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 An article entitled: “What’s wrong with Conservative Judaism?” appeared in a recent issue of the Jerusalem Report magazine.  This article was authored by Myron M. Fenster, the Rabbi Emeritus of the Shelter Rock Jewish Center of Roslyn, New York, a leading Conservative congregation. As the title of the article indicates, the movement is in trouble due to a dramatic decrease in its number of synagogues and also in its general membership.

It is especially disturbing in light of the fact that in the middle of the last century the movement was supposed to be the vanguard and future of American Jewry and was so regarded then by all of the experts on the Jewish community. Orthodoxy was dead, and Reform was too assimilationist. Almost by default, the face of American Jewry would be defined by the Conservative movement.
Like many expert opinions in life, things didn’t turn out as forecast. As the title of the article in the Jerusalem Report reflects, Rabbi Fenster attributes the troubles of the conservative movement to a lack of “conviction and fervor.” I wholeheartedly agree with him on this point, even though my interpretation of “conviction and fervor” may not be exactly what he had in mind.
While making adjustments in synagogue ritual and placing the synagogue at the apex of Jewish life – even over Sabbath observance – the Conservative movement was meant to hold the line on Jewish traditions and observances and to create a sense of strong Jewish identity and self pride. Instead, it gave into becoming the lackey of Reform and devoting itself to general American social issues, which have Jewish roots and interests, but are not sufficient, by themselves, to influence and inspire Jewish uniqueness and loyalty.
Conservative Judaism, which retreated from its own original tenets and traditions on every front – Sabbath observance, kosher food, the sanctity of marriage and the requirements of divorce, became engrossed in sloganeering and projects, none of which have resonated with the Jewish soul.
What is striking to me about the current Conservative mantra is that apparently nowhere does God appear to be in the picture. They are so busy fixing the world, helping the underdog, fighting discrimination and all of the other notable clauses being espoused by our progressive society, that the Creator of the world is almost always absent from the scene.
Judaism always espoused a connection of the individual human being to the eternal God. In the jumbled jigsaw puzzle of modern society, such a connection – or even the attempt to achieve such a connection – has been ignored and abandoned. All of the commandments of the Torah are meant to forge such a connection.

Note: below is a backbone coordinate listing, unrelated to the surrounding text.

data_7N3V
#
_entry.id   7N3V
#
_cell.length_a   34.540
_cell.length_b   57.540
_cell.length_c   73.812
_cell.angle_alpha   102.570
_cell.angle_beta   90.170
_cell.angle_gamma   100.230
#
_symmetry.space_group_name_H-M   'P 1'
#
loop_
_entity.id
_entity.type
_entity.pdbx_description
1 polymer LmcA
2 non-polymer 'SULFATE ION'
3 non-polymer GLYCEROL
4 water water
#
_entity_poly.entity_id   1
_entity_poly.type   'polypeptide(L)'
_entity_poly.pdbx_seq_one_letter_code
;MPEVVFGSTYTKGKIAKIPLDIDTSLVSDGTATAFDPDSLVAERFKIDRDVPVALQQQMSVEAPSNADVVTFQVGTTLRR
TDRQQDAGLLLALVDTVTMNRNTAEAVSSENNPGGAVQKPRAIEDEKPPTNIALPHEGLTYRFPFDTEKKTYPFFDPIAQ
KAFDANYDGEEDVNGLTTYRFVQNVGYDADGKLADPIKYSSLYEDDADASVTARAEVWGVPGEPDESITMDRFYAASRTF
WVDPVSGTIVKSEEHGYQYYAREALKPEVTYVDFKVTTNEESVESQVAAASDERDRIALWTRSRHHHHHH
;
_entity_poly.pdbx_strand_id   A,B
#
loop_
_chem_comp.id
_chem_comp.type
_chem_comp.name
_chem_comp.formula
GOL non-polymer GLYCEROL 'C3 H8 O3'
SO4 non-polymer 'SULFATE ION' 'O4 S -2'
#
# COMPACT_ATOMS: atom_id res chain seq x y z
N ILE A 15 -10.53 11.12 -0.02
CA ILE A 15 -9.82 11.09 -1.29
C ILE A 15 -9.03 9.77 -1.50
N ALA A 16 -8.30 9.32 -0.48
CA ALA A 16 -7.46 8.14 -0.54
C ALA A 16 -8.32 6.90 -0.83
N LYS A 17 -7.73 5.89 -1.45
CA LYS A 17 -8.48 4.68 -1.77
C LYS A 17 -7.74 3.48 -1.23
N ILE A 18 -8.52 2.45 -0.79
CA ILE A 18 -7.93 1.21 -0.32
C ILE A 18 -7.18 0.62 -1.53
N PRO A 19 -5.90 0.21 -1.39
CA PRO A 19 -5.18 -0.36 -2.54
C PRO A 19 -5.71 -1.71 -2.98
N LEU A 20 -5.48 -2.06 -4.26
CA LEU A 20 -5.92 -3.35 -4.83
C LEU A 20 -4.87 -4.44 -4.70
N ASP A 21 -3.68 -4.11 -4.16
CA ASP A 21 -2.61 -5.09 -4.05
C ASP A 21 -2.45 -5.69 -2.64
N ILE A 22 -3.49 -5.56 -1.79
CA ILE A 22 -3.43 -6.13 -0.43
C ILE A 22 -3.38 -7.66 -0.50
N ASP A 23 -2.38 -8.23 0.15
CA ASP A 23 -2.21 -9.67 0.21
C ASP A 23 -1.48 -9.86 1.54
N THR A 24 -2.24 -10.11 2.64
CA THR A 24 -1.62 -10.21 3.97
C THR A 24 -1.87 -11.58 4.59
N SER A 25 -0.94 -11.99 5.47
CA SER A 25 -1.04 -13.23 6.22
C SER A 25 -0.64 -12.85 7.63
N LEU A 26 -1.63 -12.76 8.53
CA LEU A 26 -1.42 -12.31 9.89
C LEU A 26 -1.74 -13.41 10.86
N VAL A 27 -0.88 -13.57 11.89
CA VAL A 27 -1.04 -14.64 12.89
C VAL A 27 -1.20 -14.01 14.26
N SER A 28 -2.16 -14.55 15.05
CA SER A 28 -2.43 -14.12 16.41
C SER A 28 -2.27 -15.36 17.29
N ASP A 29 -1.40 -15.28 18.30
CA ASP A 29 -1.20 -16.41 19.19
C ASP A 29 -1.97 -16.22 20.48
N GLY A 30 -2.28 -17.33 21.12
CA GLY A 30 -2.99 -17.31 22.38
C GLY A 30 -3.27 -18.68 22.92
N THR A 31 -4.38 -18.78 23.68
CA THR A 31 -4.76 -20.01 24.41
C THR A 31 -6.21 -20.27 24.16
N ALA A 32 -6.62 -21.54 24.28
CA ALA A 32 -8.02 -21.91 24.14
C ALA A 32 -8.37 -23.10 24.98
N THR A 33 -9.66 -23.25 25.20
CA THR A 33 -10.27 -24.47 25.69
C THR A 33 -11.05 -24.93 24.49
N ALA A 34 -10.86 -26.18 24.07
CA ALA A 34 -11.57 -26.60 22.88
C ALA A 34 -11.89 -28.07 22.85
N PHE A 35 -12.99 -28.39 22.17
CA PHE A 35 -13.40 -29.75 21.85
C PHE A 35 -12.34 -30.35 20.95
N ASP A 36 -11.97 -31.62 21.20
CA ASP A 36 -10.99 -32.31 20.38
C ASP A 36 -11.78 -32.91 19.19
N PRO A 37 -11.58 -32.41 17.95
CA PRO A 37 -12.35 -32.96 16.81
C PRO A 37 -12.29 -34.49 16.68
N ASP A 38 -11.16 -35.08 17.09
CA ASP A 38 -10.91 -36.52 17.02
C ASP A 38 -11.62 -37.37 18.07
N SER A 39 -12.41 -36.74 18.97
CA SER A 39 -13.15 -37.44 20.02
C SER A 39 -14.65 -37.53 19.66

Kosher is not a tradition or a societal norm – it is a way to connect with the Creator. So is Sabbath observance, thrice daily prayer, modesty of dress, discipline of speech and the intense study of Torah. All of this as been pretty much abandoned by the Conservative movement though at one time in the not so distant past it championed all of these causes and claimed philosophical adherence to them.  Rabbi Fenster himself points out: “As a result, they look at Conservative Judaism as desultory and standing for nothing.” And that is why the movement needs an infusion of  “conviction and fervor.”  In short, it needs to stand for traditional Jewish life and values.
 The Orthodox Jewish community also suffers from the fact that even though it deals thoroughly with the minute details of Jewish law and ritual, and correctly does so, in many instances, it no longer emphasizes the necessary connection with God, which after all is the basic premise of Judaism and Jewish life.
This has been an ongoing struggle throughout Jewish history. Many movements, such as the Chasidic and Mussar movements, attempted to redress this failing over the past few centuries with varying degrees of success. Conviction and fervor are necessary throughout the Jewish world and in the Orthodox camp as well.
We concentrate a great deal on knowledge and scholastic achievement. Nevertheless, our souls yearn for this spiritual connection to the Creator. Without this ingredient being present in traditional Jewish life, it would become routine, boring and eventually unattractive. In our current society, which believes so much in randomness, coincidence and the omnipotence of human beings and technology, God is pretty much written out of the picture. We only experience His presence on rare occasions, usually sad ones, in our lifetime. But with a little conviction and fervor on our part, God can certainly be introduced into our life and behavior.
Shabbat shalom

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